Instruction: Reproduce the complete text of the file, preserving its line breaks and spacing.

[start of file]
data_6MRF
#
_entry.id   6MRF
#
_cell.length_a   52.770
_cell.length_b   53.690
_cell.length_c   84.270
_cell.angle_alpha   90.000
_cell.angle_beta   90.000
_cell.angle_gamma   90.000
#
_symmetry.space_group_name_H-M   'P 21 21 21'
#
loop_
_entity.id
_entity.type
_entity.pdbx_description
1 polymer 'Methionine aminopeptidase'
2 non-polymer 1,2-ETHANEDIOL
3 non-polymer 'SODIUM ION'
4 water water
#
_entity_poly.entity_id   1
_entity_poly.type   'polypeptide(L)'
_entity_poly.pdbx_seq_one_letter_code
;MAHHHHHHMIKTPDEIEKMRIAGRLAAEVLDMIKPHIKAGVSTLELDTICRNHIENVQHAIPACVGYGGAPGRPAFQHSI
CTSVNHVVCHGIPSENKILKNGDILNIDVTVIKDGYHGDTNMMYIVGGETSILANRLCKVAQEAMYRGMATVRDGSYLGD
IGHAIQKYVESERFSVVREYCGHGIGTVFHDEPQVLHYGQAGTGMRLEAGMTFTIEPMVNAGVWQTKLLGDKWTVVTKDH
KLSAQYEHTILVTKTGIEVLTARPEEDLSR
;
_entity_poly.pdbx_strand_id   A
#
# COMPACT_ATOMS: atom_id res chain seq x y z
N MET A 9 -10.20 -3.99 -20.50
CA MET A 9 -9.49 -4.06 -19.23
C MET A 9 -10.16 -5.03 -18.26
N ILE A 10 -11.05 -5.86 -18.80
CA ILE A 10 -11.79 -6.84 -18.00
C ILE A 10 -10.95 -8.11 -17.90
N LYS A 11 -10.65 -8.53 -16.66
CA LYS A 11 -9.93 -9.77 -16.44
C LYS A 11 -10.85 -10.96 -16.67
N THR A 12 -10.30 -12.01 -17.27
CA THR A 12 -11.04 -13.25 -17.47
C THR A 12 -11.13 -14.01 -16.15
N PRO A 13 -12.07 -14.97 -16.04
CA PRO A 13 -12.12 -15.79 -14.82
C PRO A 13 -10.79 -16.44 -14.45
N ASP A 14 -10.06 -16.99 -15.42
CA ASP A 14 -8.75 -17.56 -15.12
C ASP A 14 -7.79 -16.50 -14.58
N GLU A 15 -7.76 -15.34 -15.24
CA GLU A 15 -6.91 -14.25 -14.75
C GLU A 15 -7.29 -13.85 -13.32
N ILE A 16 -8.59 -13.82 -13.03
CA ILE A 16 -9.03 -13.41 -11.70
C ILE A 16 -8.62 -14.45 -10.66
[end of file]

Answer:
data_6MRF
#
_entry.id   6MRF
#
_cell.length_a   52.770
_cell.length_b   53.690
_cell.length_c   84.270
_cell.angle_alpha   90.000
_cell.angle_beta   90.000
_cell.angle_gamma   90.000
#
_symmetry.space_group_name_H-M   'P 21 21 21'
#
loop_
_entity.id
_entity.type
_entity.pdbx_description
1 polymer 'Methionine aminopeptidase'
2 non-polymer 1,2-ETHANEDIOL
3 non-polymer 'SODIUM ION'
4 water water
#
_entity_poly.entity_id   1
_entity_poly.type   'polypeptide(L)'
_entity_poly.pdbx_seq_one_letter_code
;MAHHHHHHMIKTPDEIEKMRIAGRLAAEVLDMIKPHIKAGVSTLELDTICRNHIENVQHAIPACVGYGGAPGRPAFQHSI
CTSVNHVVCHGIPSENKILKNGDILNIDVTVIKDGYHGDTNMMYIVGGETSILANRLCKVAQEAMYRGMATVRDGSYLGD
IGHAIQKYVESERFSVVREYCGHGIGTVFHDEPQVLHYGQAGTGMRLEAGMTFTIEPMVNAGVWQTKLLGDKWTVVTKDH
KLSAQYEHTILVTKTGIEVLTARPEEDLSR
;
_entity_poly.pdbx_strand_id   A
#
# COMPACT_ATOMS: atom_id res chain seq x y z
N MET A 9 -10.20 -3.99 -20.50
CA MET A 9 -9.49 -4.06 -19.23
C MET A 9 -10.16 -5.03 -18.26
N ILE A 10 -11.05 -5.86 -18.80
CA ILE A 10 -11.79 -6.84 -18.00
C ILE A 10 -10.95 -8.11 -17.90
N LYS A 11 -10.65 -8.53 -16.66
CA LYS A 11 -9.93 -9.77 -16.44
C LYS A 11 -10.85 -10.96 -16.67
N THR A 12 -10.30 -12.01 -17.27
CA THR A 12 -11.04 -13.25 -17.47
C THR A 12 -11.13 -14.01 -16.15
N PRO A 13 -12.07 -14.97 -16.04
CA PRO A 13 -12.12 -15.79 -14.82
C PRO A 13 -10.79 -16.44 -14.45
N ASP A 14 -10.06 -16.99 -15.42
CA ASP A 14 -8.75 -17.56 -15.12
C ASP A 14 -7.79 -16.50 -14.58
N GLU A 15 -7.76 -15.34 -15.24
CA GLU A 15 -6.91 -14.25 -14.75
C GLU A 15 -7.29 -13.85 -13.32
N ILE A 16 -8.59 -13.82 -13.03
CA ILE A 16 -9.03 -13.41 -11.70
C ILE A 16 -8.62 -14.45 -10.66